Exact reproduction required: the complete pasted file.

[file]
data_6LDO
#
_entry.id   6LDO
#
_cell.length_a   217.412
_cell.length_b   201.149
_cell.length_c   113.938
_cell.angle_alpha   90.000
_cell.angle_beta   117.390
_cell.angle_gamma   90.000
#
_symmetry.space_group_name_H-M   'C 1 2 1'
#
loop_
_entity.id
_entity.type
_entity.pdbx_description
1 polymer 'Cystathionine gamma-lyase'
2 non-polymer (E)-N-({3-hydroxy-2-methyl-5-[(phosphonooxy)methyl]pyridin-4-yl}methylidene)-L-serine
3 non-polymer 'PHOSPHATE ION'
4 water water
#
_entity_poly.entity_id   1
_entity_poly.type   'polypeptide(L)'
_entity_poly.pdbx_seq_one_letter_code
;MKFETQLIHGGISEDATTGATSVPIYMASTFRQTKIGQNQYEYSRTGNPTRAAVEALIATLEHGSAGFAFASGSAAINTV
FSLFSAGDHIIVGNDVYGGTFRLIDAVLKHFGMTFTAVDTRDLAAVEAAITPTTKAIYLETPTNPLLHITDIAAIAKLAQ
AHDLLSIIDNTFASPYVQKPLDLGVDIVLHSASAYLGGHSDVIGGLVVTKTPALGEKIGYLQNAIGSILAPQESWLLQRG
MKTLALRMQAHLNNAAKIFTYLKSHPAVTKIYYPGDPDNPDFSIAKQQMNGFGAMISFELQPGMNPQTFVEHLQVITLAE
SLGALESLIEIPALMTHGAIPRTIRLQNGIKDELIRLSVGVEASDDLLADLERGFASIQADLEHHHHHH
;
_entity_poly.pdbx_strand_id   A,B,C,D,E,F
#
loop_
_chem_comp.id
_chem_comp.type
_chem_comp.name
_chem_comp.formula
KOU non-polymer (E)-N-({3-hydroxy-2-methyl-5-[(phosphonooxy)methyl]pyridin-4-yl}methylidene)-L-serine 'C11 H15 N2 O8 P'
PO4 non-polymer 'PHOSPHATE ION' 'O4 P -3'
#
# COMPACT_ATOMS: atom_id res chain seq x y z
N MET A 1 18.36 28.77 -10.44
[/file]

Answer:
data_6LDO
#
_entry.id   6LDO
#
_cell.length_a   217.412
_cell.length_b   201.149
_cell.length_c   113.938
_cell.angle_alpha   90.000
_cell.angle_beta   117.390
_cell.angle_gamma   90.000
#
_symmetry.space_group_name_H-M   'C 1 2 1'
#
loop_
_entity.id
_entity.type
_entity.pdbx_description
1 polymer 'Cystathionine gamma-lyase'
2 non-polymer (E)-N-({3-hydroxy-2-methyl-5-[(phosphonooxy)methyl]pyridin-4-yl}methylidene)-L-serine
3 non-polymer 'PHOSPHATE ION'
4 water water
#
_entity_poly.entity_id   1
_entity_poly.type   'polypeptide(L)'
_entity_poly.pdbx_seq_one_letter_code
;MKFETQLIHGGISEDATTGATSVPIYMASTFRQTKIGQNQYEYSRTGNPTRAAVEALIATLEHGSAGFAFASGSAAINTV
FSLFSAGDHIIVGNDVYGGTFRLIDAVLKHFGMTFTAVDTRDLAAVEAAITPTTKAIYLETPTNPLLHITDIAAIAKLAQ
AHDLLSIIDNTFASPYVQKPLDLGVDIVLHSASAYLGGHSDVIGGLVVTKTPALGEKIGYLQNAIGSILAPQESWLLQRG
MKTLALRMQAHLNNAAKIFTYLKSHPAVTKIYYPGDPDNPDFSIAKQQMNGFGAMISFELQPGMNPQTFVEHLQVITLAE
SLGALESLIEIPALMTHGAIPRTIRLQNGIKDELIRLSVGVEASDDLLADLERGFASIQADLEHHHHHH
;
_entity_poly.pdbx_strand_id   A,B,C,D,E,F
#
loop_
_chem_comp.id
_chem_comp.type
_chem_comp.name
_chem_comp.formula
KOU non-polymer (E)-N-({3-hydroxy-2-methyl-5-[(phosphonooxy)methyl]pyridin-4-yl}methylidene)-L-serine 'C11 H15 N2 O8 P'
PO4 non-polymer 'PHOSPHATE ION' 'O4 P -3'
#
# COMPACT_ATOMS: atom_id res chain seq x y z
N MET A 1 18.36 28.77 -10.44